Visualisation of mechanisms involved in Co2 injection and storage in hydrocarbon reservoirs and water-bearing aquifers

Masood Riazi, Mehran Sohrabi Sedeh, Christian Bernstone, Mahmoud Jamiolahmady, Shaun Ireland

Research output: Contribution to journalArticle

34 Citations (Scopus)

Abstract

Storage of carbon dioxide (CO2) in hydrocarbon reservoirs and saline aquifers is considered as one of the promising mitigation strategies to reduce the negative impact of this greenhouse gas. The static and dynamic behaviour of CO2 in these storage sites which are located at various depths and geographical locations, affects the efficiency of this strategy. Understanding the impact of the conditions of these storage sites on mechanisms involved in CO2 flow, displacement and trapping is also critical for the purpose of site selection and the design of CO2 storage projects. In this paper we report the results of a series of CO2 injection (CO2I) flow visualisation (micromodel) experiments conducted using high-pressure transparent porous media representing various aquifer and depleted oil reservoirs storage conditions. The impact of pertinent parameters on the interaction between the stored CO2 and the reservoir fluids were investigated. Both sub-critical and supercritical CO2 were used to investigate the effect of pressure (depth) of the storage site on CO2 trapping mechanisms. A faster CO2 breakthrough (BT) was observed in the micromodel test simulating CO2I into depleted oil reservoirs, compared to that into aquifers, reducing the sequestration capacity of the depleted oil reservoirs. Compared to the injection of supercritical CO2, the BT of gaseous CO2 happened faster, adversely affecting the CO2 displacement performance. The results of these direct flow visualization experiments significantly improve our understanding of the complex mechanisms and interactions involved in CO2I and storage in geological formations. This knowledge is essential for identifying storage conditions that would lead to maximising CO2 storage capacity, for better understanding the ultimate fate of the stored CO2 and the storage safety.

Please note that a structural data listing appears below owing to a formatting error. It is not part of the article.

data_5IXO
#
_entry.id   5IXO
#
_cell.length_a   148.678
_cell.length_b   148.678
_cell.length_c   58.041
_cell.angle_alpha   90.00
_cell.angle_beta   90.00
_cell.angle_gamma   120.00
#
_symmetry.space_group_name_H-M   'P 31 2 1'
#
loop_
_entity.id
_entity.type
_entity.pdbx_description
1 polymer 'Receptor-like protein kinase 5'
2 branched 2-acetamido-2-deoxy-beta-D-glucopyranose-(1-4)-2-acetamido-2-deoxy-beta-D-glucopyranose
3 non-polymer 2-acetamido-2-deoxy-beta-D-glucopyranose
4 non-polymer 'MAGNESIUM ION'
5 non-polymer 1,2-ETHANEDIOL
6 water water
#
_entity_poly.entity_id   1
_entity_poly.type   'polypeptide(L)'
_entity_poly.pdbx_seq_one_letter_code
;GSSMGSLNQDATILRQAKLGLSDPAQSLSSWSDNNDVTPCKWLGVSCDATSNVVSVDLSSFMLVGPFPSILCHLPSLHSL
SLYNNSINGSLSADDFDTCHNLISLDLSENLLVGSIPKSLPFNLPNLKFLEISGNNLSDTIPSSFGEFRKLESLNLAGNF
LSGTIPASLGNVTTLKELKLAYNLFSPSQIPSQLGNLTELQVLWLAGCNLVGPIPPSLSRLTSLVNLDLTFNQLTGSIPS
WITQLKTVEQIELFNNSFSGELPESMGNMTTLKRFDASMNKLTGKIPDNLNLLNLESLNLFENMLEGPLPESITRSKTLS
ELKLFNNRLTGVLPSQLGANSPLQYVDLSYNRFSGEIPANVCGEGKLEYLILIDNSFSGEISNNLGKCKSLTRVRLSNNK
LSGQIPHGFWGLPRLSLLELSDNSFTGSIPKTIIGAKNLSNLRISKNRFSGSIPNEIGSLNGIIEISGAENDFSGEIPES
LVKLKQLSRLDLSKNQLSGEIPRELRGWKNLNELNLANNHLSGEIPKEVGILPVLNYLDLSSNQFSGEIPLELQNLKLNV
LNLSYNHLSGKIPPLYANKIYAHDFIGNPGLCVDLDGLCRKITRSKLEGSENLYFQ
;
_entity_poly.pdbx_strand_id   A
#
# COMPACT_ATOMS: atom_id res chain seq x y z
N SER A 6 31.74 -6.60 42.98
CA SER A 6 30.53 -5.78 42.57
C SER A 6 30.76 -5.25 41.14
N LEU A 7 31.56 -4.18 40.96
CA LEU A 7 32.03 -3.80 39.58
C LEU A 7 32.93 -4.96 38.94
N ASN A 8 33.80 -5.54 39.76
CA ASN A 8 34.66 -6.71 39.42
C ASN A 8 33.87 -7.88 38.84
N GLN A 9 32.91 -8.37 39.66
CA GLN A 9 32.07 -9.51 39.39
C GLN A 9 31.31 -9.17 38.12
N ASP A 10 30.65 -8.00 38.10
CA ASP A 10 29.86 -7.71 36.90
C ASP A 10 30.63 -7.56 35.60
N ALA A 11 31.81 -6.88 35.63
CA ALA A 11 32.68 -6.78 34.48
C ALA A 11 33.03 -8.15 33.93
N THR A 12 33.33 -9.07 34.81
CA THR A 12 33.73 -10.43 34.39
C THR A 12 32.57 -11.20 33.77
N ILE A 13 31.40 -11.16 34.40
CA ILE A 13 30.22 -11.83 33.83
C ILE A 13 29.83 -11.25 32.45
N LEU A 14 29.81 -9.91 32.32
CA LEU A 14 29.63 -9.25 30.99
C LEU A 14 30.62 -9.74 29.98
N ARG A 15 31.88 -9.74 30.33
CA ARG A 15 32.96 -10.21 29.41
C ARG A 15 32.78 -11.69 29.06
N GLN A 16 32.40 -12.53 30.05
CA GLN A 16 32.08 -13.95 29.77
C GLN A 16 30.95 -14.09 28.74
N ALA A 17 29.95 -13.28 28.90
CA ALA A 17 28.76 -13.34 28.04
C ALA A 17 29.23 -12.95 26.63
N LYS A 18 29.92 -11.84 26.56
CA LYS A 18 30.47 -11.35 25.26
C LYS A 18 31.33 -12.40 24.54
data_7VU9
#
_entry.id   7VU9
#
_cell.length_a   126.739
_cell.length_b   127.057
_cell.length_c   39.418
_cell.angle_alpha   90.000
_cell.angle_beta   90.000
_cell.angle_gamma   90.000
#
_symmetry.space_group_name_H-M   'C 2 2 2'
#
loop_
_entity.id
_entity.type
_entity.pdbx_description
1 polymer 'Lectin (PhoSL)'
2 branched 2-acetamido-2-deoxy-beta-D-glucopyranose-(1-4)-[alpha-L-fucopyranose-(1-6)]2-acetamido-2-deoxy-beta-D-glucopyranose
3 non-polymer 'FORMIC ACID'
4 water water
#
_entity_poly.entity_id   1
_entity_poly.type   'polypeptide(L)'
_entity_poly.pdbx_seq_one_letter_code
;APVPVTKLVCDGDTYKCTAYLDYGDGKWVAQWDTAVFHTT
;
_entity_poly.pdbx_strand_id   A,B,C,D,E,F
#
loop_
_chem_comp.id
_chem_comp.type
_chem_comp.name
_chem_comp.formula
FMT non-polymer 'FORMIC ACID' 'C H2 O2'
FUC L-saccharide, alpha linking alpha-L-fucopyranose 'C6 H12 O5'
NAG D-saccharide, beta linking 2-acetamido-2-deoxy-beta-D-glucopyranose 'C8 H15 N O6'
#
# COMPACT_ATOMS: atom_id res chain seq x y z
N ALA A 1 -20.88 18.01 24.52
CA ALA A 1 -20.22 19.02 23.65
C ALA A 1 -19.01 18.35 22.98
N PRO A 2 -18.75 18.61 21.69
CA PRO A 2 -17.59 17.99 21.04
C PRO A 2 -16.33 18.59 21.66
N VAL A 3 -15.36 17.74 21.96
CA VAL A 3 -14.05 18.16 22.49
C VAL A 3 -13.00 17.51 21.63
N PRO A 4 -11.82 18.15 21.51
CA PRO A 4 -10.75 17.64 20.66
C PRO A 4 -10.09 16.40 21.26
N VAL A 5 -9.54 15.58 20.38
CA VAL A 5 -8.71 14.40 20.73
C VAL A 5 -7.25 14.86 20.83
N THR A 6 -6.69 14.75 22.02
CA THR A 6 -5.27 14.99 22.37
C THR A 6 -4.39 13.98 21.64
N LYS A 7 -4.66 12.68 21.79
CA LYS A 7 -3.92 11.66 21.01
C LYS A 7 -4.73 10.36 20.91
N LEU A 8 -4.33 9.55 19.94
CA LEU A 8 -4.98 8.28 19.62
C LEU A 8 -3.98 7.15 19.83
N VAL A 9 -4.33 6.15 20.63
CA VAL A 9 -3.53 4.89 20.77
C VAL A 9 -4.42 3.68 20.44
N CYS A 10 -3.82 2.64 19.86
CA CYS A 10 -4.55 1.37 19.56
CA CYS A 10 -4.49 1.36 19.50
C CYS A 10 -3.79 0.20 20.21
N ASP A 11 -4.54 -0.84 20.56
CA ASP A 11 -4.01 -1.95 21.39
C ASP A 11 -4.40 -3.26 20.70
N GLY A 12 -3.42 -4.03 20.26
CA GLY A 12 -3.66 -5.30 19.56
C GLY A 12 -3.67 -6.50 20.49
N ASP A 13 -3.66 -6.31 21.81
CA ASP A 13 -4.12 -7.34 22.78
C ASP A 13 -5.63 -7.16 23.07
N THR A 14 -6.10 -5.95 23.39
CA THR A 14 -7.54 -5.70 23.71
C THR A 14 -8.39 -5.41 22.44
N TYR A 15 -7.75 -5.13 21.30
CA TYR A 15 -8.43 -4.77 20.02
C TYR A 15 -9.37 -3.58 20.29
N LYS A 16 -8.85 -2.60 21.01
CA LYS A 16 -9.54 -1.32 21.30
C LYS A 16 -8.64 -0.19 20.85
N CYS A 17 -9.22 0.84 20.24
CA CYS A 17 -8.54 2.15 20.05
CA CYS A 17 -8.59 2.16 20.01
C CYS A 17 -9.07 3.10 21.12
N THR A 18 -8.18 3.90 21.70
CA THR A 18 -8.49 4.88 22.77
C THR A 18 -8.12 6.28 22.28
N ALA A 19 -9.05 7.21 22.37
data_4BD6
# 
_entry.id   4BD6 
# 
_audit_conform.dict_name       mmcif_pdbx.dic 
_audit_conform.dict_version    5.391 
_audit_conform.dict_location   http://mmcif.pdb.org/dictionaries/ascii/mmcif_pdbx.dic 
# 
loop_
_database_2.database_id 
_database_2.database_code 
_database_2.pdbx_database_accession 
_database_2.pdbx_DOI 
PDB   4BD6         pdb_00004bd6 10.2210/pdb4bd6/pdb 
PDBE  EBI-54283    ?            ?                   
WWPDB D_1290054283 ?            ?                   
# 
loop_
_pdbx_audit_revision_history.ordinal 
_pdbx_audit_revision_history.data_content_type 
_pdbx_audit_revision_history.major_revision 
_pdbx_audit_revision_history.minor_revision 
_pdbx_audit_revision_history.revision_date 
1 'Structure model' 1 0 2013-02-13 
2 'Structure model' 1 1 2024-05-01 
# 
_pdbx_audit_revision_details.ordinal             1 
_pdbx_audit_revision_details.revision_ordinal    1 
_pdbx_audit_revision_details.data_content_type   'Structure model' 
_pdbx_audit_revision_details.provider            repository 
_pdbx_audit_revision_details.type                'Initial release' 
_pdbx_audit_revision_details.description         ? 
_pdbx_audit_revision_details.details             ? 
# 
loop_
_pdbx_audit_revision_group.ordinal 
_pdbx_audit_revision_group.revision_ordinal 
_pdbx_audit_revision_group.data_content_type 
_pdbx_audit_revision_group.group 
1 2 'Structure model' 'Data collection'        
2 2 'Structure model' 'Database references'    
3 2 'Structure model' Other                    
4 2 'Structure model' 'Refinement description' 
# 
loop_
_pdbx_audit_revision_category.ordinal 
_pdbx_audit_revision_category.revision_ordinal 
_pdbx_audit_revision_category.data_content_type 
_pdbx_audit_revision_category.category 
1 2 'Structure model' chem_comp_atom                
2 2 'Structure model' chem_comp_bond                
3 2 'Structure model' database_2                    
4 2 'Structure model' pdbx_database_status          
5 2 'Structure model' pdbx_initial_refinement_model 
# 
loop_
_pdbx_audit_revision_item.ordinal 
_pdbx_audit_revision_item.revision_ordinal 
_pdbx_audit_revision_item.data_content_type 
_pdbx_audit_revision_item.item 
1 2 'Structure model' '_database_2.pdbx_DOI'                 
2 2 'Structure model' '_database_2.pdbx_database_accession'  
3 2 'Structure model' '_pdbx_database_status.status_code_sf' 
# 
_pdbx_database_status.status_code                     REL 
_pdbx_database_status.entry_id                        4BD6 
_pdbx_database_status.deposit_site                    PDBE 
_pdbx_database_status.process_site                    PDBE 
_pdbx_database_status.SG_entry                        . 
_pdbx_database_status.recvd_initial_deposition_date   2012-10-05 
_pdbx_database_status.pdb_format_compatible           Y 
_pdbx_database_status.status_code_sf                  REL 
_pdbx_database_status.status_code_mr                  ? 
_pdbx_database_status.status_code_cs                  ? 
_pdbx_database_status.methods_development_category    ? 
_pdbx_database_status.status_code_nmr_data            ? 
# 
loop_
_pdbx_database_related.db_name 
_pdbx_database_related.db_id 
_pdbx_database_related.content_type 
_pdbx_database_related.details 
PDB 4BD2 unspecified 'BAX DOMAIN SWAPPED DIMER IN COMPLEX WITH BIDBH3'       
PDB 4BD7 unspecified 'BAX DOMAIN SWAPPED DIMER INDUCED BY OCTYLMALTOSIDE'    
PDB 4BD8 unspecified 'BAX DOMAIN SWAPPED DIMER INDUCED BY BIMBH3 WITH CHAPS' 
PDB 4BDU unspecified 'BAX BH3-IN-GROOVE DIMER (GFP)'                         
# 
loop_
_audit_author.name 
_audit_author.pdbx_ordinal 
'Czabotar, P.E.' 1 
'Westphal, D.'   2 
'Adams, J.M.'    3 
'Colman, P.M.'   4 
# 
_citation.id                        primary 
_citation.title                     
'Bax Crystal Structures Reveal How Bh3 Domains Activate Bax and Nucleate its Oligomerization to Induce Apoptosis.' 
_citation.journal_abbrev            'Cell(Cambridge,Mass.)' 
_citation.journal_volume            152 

Original languageEnglish
Pages (from-to)1827-1840
Number of pages14
JournalChemical Engineering Research and Design
Volume89
Issue number9
DOIs
Publication statusPublished - Sep 2011

Keywords

  • Capillary trapping
  • CO 2 injection
  • CO 2 storage
  • Dissolution trapping
  • High pressure micromodel
  • Multiphase flow
  • Pore scale mechanisms

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